At that time, Hu was determined to focus her research on neural biology, because she believed the disciplines of biology and neural science — which she considered mysterious and challenging — would become increasingly prominent in the 21st century.
Committed to Personal Dreams
In December 2008, Hu returned to China to become Ph.D. supervisor and head of a group of researchers, studying neuronal circuit and behavioral plasticity, with the Institute of Neuroscience under the Chinese Academy of Sciences (CAS).
She returned to Hangzhou and joined Zhejiang University in 2015. Her laboratory has brought together many young aspirants — associate professors, lecturers, postdoctoral fellows, and postgraduate students.
Hu once said, during a lecture, it is relatively easy for people to locate a niche for their scientific research, and they have sufficient time to collect reliable data and verify personal findings in the early days of their own laboratory.
Hu's team is currently researching the mechanism of neural coding in mankind's normal moods, the neuronal circuit and molecular mechanism in abnormal moods (depression), and the neuronal circuit mechanism of social competition.
Hu and her teammates have adopted multilayer research methods — in the fields of electro-physiology, optogenetics, and cellular and molecular biology — to promote their scientific studies and findings in humans' emotions and social behavior.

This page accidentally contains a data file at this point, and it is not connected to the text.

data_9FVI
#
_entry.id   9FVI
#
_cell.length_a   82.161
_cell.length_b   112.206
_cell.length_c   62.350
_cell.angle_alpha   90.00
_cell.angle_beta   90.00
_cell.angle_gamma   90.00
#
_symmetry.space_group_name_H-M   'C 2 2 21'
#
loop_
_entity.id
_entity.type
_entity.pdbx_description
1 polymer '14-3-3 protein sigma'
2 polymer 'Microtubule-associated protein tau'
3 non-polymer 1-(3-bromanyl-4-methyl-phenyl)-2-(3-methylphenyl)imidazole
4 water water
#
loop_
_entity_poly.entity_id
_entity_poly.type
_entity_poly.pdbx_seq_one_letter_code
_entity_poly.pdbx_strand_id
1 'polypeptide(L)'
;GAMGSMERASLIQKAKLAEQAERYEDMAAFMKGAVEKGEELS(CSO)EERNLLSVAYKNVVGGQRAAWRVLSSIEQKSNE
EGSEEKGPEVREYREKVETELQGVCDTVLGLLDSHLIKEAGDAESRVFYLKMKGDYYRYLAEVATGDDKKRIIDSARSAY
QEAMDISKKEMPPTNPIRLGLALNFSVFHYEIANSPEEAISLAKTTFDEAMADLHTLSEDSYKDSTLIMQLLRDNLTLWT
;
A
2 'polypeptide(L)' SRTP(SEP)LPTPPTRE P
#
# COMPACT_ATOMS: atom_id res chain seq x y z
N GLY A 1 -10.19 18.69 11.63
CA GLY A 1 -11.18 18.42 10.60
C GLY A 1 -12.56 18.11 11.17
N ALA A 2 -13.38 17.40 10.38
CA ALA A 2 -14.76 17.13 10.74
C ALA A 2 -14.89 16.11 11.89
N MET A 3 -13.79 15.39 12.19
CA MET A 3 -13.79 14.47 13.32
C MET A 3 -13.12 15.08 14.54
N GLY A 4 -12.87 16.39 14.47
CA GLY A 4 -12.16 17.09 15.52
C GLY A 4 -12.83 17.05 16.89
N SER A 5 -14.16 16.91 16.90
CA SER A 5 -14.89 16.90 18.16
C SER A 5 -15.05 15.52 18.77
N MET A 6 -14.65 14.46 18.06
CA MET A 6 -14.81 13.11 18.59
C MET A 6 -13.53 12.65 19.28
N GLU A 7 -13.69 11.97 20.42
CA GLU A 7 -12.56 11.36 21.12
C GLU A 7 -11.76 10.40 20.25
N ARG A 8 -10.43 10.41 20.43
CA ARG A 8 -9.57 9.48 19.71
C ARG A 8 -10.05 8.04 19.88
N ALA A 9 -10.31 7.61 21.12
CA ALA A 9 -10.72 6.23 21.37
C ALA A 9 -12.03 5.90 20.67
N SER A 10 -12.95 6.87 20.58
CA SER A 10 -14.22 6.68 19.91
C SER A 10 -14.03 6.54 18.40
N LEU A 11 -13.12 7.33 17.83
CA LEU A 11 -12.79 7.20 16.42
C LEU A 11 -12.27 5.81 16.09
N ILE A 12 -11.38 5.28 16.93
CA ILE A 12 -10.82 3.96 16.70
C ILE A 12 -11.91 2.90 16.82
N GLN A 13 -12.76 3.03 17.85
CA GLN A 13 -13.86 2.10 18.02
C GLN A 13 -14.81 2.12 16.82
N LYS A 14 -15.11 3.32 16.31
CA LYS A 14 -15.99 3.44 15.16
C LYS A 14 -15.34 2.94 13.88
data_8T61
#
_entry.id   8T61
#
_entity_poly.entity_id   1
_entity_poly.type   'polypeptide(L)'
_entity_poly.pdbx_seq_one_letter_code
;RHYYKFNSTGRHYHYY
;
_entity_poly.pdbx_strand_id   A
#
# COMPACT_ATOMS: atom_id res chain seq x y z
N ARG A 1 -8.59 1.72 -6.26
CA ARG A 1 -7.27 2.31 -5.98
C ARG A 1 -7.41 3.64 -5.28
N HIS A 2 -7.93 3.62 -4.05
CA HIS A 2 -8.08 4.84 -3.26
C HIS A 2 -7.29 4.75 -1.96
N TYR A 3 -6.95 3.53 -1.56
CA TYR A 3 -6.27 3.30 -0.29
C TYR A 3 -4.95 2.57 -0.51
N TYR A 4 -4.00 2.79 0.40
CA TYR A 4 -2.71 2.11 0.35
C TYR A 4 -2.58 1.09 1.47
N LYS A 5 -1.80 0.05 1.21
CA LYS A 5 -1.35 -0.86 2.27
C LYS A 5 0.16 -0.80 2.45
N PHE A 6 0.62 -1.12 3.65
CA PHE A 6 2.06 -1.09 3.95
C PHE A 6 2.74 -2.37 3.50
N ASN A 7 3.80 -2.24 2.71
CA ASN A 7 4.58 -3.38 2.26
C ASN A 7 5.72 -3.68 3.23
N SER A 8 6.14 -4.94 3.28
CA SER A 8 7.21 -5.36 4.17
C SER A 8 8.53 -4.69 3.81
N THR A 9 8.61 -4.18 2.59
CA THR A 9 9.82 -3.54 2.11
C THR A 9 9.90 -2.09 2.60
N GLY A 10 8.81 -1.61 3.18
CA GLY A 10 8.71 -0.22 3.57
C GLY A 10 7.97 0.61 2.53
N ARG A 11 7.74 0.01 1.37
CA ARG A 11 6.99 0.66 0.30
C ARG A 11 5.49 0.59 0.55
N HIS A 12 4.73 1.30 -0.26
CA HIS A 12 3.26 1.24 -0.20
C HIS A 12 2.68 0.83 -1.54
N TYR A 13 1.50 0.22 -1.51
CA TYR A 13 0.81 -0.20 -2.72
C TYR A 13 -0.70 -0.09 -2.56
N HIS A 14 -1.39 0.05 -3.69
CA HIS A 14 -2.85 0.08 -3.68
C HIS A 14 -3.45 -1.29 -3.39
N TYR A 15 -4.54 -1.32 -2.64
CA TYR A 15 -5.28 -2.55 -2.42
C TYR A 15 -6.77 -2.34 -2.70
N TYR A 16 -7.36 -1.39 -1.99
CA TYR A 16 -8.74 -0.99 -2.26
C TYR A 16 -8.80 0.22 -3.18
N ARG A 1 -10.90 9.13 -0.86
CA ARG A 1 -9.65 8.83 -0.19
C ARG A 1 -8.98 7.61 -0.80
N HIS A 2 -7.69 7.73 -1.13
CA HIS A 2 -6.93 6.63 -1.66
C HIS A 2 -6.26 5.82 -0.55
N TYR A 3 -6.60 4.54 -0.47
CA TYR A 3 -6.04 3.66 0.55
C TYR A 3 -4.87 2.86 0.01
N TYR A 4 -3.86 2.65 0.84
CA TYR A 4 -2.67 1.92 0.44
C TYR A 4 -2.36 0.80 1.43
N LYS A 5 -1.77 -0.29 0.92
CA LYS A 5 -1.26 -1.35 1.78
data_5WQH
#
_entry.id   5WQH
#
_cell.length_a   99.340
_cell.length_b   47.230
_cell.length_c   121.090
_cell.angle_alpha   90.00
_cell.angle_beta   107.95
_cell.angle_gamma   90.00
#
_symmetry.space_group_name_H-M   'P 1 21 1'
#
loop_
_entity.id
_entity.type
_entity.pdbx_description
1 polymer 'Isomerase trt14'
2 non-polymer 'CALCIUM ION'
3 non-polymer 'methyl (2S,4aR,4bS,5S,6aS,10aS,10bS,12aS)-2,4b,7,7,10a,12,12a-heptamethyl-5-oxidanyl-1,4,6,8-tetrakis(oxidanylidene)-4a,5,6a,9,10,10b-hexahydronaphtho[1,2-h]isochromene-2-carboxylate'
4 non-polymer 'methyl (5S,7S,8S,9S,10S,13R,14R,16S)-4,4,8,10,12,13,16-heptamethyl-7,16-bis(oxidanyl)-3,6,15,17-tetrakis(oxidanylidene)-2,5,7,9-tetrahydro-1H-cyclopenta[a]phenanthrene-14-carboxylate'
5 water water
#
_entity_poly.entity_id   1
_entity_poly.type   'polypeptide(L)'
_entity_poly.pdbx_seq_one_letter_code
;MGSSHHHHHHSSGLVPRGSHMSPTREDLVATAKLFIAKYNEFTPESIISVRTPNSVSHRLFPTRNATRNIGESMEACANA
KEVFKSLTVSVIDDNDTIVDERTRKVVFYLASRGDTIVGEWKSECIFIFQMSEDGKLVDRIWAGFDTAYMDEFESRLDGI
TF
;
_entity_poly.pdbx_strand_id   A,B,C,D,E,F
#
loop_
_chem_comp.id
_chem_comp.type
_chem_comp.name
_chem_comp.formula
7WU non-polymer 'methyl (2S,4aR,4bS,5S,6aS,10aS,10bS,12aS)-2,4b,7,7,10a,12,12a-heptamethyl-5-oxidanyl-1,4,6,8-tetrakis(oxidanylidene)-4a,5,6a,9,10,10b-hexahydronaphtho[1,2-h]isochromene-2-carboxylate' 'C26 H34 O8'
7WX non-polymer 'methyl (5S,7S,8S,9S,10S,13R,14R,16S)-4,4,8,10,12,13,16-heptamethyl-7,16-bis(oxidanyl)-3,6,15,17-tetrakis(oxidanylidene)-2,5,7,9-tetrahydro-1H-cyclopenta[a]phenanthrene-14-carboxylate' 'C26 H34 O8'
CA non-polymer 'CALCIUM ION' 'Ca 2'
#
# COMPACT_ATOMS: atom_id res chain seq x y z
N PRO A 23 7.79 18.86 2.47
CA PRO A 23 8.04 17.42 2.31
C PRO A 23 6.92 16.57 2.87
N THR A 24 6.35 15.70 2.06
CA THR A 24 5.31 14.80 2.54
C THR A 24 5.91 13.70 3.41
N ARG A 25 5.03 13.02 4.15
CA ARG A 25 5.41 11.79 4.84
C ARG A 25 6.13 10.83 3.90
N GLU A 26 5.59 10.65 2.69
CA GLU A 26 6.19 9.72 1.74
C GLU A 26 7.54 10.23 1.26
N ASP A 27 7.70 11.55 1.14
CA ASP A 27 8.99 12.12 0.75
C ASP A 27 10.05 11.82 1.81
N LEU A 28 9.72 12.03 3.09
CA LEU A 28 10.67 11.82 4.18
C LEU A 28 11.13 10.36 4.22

Hu says more than 70 percent of her time in the laboratory is spent on trial and error. Therefore, she advises other researchers to adjust their pace and remain committed to their personal dreams, even if they are alone and don't know where the finish line is before making scientific breakthroughs.
"I have met many genius scientists who work hard in their fields. However, it is rare to find a genius without perseverance. Therefore, it is important for people to make great efforts in their scientific research, because sometimes a genius can be transformed from hard work," Hu once told a student, who had asked her whether talent or perseverance comes first.
Many of Hu's former students have found jobs in leading universities and/or research institutes, and many have even set up their own research teams.
One graduate student, working in Hu's laboratory, says she is most impressed by Hu's perseverance, attitude toward science, eagerness to learn new knowledge, and adherence to self-discipline. The student also says Hu has provided her with encouragement and confidence, and that has helped her find her path to pursue her personal dreams.